Featured Project: St. Catherine Greek Orthodox Church

Featured Project: St. Catherine Greek Orthodox Church

Wave Engineering recently had the pleasure of working with St. Catherine Greek Orthodox Church near Denver, CO to enhance the acoustics of their sanctuary. We used EASE acoustical modeling software to investigate changes to the surface finishes and shape of the room in order to maintain speech intelligibility and improve projection from the choir loft. As part of our analysis we also had the opportunity to research optimum acoustics for Byzantine chant, which is a key component of Greek Orthodox services. As you can see in the photos, the sanctuary is a beautiful space with multiple arches and domes, which also made it tricky to model in the software. Fortunately, Tim Politis with 1ine Studio provided a detailed SketchUp model of the room as a starting point. The EASE model allowed us to look at many different acoustical metrics in addition to the traditional reverberation time, and we were able to map the effect of different options across the seating area. This better informed the changes to the choir loft. We also used EASE to create auralizations of the different options, and we presented these on headphones to the church representatives so that they could hear and evaluate the changes. One of the elements we modeled was how much the reverberation would change with occupancy since the pews are not padded. Listen to the speech and chant clips below to hear the difference between the empty room and fully occupied, for example. Audio files: Speech – Unoccupied Speech – Fully Occupied Speech – Chant Unoccupied Speech – Chant Occupied For a complex room, 3D acoustical modeling provides a wealth...
Are Your Video Conference Room Acoustics HD-Compatible? (Part Two)

Are Your Video Conference Room Acoustics HD-Compatible? (Part Two)

In a previous post, we discussed ways that the acoustics of a conference room can affect the audio quality of the video conferencing system. Here in Part 2 we will go over some general recommendations on designing the room to get the best sound from the system. Good Design Principles The three main pillars to good acoustical design for a video conference room are: 1. Low background noise 2. Low reverberation 3. Microphones located close to the talkers If you can provide those three items in all conference rooms, you can achieve the natural, immersive sound quality that your HD video conference system is capable of. Background noise The HVAC noise in the conference room should be less than 30 dBA or Noise Criteria (NC) 25. Most building HVAC systems will exceed this level unless care is taken to add lined duct, locate equipment away from the room, and use low air velocities. Many conference rooms have a glass wall looking outside or into a corridor or lobby area. Intruding noises like traffic or people talking outside the room can interfere with the conference too. Some conference areas are not even divided from the rest of the open office area, which is not a good idea for video conferencing. Reverberation An ideal conference room should have a reverberation time around 0.5 seconds. This is not possible in a room with a lot of hard surfaces like glass, drywall, concrete, or exposed metal deck. A reverberant room makes speech sound muddy and makes the background noise louder. Soft, sound absorbing materials are needed to control reverberation, and they should be...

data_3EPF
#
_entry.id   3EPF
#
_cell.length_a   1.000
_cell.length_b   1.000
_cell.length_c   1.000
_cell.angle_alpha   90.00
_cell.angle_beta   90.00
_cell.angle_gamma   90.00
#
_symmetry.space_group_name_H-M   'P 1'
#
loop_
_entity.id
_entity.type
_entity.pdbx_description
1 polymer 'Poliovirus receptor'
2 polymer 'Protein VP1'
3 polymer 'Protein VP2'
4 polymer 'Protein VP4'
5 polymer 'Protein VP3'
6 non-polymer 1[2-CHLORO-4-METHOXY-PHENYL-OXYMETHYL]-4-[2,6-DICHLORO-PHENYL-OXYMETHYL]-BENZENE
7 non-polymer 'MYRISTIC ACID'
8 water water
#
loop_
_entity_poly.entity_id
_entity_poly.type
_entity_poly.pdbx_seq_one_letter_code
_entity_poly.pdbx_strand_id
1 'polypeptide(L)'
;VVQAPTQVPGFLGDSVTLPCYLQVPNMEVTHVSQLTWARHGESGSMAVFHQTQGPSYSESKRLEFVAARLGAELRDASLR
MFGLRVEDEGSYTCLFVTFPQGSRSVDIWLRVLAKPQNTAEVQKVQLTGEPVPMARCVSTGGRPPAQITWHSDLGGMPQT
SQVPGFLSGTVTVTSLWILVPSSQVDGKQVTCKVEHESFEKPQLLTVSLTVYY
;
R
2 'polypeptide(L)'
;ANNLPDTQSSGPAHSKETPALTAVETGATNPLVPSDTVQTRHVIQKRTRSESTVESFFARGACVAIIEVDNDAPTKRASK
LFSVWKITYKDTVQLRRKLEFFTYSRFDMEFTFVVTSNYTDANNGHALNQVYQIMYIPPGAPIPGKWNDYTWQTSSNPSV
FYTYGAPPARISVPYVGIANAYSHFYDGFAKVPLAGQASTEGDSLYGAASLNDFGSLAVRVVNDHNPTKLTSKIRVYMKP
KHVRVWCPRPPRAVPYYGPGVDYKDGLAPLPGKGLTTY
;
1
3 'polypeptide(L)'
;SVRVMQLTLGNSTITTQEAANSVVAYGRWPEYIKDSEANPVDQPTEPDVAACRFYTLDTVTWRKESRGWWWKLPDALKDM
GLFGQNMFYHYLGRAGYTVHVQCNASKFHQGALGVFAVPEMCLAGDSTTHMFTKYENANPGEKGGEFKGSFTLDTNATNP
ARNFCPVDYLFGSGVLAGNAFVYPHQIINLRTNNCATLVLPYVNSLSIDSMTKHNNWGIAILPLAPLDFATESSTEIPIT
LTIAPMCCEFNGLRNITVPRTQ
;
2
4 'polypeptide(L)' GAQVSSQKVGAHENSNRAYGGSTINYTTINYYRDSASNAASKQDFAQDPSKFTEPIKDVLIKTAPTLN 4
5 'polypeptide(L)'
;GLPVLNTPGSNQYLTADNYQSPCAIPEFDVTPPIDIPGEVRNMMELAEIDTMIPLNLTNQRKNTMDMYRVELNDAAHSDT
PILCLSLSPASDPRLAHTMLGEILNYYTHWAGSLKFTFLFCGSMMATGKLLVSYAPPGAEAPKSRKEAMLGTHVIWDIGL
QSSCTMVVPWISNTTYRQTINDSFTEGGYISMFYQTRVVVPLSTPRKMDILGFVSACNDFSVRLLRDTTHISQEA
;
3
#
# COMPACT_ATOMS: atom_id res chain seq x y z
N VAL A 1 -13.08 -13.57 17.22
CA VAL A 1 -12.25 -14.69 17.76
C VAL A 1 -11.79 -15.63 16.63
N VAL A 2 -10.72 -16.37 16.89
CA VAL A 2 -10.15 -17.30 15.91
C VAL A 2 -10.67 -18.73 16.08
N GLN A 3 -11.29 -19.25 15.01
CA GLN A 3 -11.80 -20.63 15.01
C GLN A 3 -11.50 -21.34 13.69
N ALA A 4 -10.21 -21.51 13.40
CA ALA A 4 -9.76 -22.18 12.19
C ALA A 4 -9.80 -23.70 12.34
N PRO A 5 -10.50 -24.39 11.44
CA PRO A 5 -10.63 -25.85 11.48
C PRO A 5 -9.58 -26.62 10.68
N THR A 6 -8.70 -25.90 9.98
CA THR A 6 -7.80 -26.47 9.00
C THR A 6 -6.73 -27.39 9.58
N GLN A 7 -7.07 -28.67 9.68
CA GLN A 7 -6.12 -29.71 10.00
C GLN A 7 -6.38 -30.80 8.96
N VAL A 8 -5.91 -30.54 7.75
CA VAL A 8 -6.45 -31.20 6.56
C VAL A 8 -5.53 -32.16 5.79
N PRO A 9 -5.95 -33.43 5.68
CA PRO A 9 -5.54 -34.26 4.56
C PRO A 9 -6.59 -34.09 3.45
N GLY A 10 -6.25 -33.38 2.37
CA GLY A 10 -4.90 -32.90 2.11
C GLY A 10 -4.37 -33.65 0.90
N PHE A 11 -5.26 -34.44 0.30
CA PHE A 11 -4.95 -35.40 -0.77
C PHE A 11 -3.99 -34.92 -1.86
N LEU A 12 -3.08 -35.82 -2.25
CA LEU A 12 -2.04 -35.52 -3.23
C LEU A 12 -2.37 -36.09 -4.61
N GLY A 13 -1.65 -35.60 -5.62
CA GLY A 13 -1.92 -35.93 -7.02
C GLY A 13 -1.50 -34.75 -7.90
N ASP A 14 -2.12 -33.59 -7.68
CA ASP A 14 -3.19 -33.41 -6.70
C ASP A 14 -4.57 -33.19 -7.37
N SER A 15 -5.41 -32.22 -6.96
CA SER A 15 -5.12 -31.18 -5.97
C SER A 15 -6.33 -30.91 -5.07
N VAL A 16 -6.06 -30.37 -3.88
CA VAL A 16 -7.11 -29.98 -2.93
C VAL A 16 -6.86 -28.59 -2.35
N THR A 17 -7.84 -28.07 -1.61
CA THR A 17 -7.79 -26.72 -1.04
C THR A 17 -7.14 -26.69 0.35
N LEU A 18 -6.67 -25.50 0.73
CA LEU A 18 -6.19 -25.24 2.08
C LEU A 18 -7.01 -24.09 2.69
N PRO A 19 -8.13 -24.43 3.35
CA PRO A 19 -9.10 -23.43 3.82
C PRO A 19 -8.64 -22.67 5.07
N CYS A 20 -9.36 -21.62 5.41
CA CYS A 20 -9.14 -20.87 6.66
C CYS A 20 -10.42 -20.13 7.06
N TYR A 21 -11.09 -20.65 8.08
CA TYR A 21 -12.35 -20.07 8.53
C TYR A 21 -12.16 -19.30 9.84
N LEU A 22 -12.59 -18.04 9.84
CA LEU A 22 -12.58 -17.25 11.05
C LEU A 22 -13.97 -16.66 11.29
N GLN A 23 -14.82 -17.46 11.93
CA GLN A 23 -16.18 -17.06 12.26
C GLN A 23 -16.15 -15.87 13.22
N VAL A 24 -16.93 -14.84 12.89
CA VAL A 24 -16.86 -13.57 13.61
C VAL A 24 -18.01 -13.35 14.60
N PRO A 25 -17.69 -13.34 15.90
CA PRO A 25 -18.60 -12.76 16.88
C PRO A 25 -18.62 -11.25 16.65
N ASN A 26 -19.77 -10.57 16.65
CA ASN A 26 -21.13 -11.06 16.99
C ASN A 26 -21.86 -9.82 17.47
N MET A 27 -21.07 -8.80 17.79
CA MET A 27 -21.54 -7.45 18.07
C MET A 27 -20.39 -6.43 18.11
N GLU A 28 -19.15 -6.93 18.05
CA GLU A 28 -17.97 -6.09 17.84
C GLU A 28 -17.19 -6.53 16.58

Are Your Video Conference Room Acoustics HD-Compatible?

Are Your Video Conference Room Acoustics HD-Compatible?

There are many market factors driving the growth of video conferencing, and manufacturers like Polycom and ClearOne have responded with better technology. These modern video conference systems offer bigger displays, higher resolution video, high definition audio quality, integration with mobile apps, and so on. However, if this advanced technology is installed in a poorly designed conference room, the results can be disappointing. A good conference room design and system installation takes into many factors, including lighting, background color and patterns, camera and video display locations, microphone and loudspeaker type and placement, background noise, and room acoustics. This post will focus on ways that the room design can enhance or reduce the audio quality of the system. A follow-up post will provide more detail on good room design principles to get the best audio quality possible out of any videoconferencing system. The advent of HD audio quality Traditional video and teleconferencing systems relied on telephone connections for communication, which inherently limited the audio quality. For example, landline phones are filtered to a narrow range of frequencies that are most important to speech intelligibility. As a result, voices can still be understood, but they don’t sound as natural as they would if you were in the same room with the person. Compare these two audio files to see if you can hear the difference in quality: unfiltered audio  audio with telephone filter As we move away from landlines to cell phones and VOIP systems, there are other ways that audio quality can be compromised. High quality digital audio requires a lot of data and causes network congestion. Phone systems try to...